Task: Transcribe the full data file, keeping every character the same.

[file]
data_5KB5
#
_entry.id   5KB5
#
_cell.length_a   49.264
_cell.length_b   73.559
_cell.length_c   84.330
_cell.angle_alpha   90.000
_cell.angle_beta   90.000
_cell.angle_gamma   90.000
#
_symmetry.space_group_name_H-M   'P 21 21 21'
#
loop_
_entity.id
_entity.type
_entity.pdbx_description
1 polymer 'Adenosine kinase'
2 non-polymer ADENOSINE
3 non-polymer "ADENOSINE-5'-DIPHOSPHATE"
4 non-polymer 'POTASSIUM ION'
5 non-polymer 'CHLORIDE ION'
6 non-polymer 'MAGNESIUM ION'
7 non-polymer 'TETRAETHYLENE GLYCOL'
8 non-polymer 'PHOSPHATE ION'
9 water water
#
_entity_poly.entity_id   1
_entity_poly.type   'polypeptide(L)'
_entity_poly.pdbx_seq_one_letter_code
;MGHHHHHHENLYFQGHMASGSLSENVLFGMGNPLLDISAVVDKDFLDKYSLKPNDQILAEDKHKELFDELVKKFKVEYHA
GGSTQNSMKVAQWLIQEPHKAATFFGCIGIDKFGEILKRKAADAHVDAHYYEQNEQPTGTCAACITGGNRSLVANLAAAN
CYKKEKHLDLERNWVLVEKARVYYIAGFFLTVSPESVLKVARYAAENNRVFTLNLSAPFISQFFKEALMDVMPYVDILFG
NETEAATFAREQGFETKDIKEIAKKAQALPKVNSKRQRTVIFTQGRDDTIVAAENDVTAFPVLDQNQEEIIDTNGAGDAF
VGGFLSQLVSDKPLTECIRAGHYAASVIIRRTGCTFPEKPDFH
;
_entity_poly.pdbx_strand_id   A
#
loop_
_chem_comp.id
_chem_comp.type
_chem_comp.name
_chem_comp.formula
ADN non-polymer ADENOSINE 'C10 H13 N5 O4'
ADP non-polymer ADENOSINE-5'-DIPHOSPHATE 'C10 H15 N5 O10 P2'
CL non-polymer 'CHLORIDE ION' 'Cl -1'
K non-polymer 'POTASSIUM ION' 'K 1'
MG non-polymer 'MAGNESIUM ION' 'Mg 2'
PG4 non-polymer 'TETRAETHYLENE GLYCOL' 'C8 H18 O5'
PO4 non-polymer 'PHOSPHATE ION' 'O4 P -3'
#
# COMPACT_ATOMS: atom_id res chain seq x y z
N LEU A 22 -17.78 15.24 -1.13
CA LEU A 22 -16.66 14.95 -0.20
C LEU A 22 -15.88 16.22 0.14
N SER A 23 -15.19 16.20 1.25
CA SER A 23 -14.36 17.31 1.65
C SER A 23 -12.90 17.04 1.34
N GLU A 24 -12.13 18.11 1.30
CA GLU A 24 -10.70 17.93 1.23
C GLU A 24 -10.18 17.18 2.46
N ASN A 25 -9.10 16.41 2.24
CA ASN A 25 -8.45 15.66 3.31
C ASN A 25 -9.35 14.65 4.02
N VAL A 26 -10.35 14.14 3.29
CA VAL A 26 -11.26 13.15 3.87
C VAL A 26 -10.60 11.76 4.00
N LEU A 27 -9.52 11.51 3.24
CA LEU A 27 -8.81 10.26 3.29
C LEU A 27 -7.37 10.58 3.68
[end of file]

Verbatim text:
data_5KB5
#
_entry.id   5KB5
#
_cell.length_a   49.264
_cell.length_b   73.559
_cell.length_c   84.330
_cell.angle_alpha   90.000
_cell.angle_beta   90.000
_cell.angle_gamma   90.000
#
_symmetry.space_group_name_H-M   'P 21 21 21'
#
loop_
_entity.id
_entity.type
_entity.pdbx_description
1 polymer 'Adenosine kinase'
2 non-polymer ADENOSINE
3 non-polymer "ADENOSINE-5'-DIPHOSPHATE"
4 non-polymer 'POTASSIUM ION'
5 non-polymer 'CHLORIDE ION'
6 non-polymer 'MAGNESIUM ION'
7 non-polymer 'TETRAETHYLENE GLYCOL'
8 non-polymer 'PHOSPHATE ION'
9 water water
#
_entity_poly.entity_id   1
_entity_poly.type   'polypeptide(L)'
_entity_poly.pdbx_seq_one_letter_code
;MGHHHHHHENLYFQGHMASGSLSENVLFGMGNPLLDISAVVDKDFLDKYSLKPNDQILAEDKHKELFDELVKKFKVEYHA
GGSTQNSMKVAQWLIQEPHKAATFFGCIGIDKFGEILKRKAADAHVDAHYYEQNEQPTGTCAACITGGNRSLVANLAAAN
CYKKEKHLDLERNWVLVEKARVYYIAGFFLTVSPESVLKVARYAAENNRVFTLNLSAPFISQFFKEALMDVMPYVDILFG
NETEAATFAREQGFETKDIKEIAKKAQALPKVNSKRQRTVIFTQGRDDTIVAAENDVTAFPVLDQNQEEIIDTNGAGDAF
VGGFLSQLVSDKPLTECIRAGHYAASVIIRRTGCTFPEKPDFH
;
_entity_poly.pdbx_strand_id   A
#
loop_
_chem_comp.id
_chem_comp.type
_chem_comp.name
_chem_comp.formula
ADN non-polymer ADENOSINE 'C10 H13 N5 O4'
ADP non-polymer ADENOSINE-5'-DIPHOSPHATE 'C10 H15 N5 O10 P2'
CL non-polymer 'CHLORIDE ION' 'Cl -1'
K non-polymer 'POTASSIUM ION' 'K 1'
MG non-polymer 'MAGNESIUM ION' 'Mg 2'
PG4 non-polymer 'TETRAETHYLENE GLYCOL' 'C8 H18 O5'
PO4 non-polymer 'PHOSPHATE ION' 'O4 P -3'
#
# COMPACT_ATOMS: atom_id res chain seq x y z
N LEU A 22 -17.78 15.24 -1.13
CA LEU A 22 -16.66 14.95 -0.20
C LEU A 22 -15.88 16.22 0.14
N SER A 23 -15.19 16.20 1.25
CA SER A 23 -14.36 17.31 1.65
C SER A 23 -12.90 17.04 1.34
N GLU A 24 -12.13 18.11 1.30
CA GLU A 24 -10.70 17.93 1.23
C GLU A 24 -10.18 17.18 2.46
N ASN A 25 -9.10 16.41 2.24
CA ASN A 25 -8.45 15.66 3.31
C ASN A 25 -9.35 14.65 4.02
N VAL A 26 -10.35 14.14 3.29
CA VAL A 26 -11.26 13.15 3.87
C VAL A 26 -10.60 11.76 4.00
N LEU A 27 -9.52 11.51 3.24
CA LEU A 27 -8.81 10.26 3.29
C LEU A 27 -7.37 10.58 3.68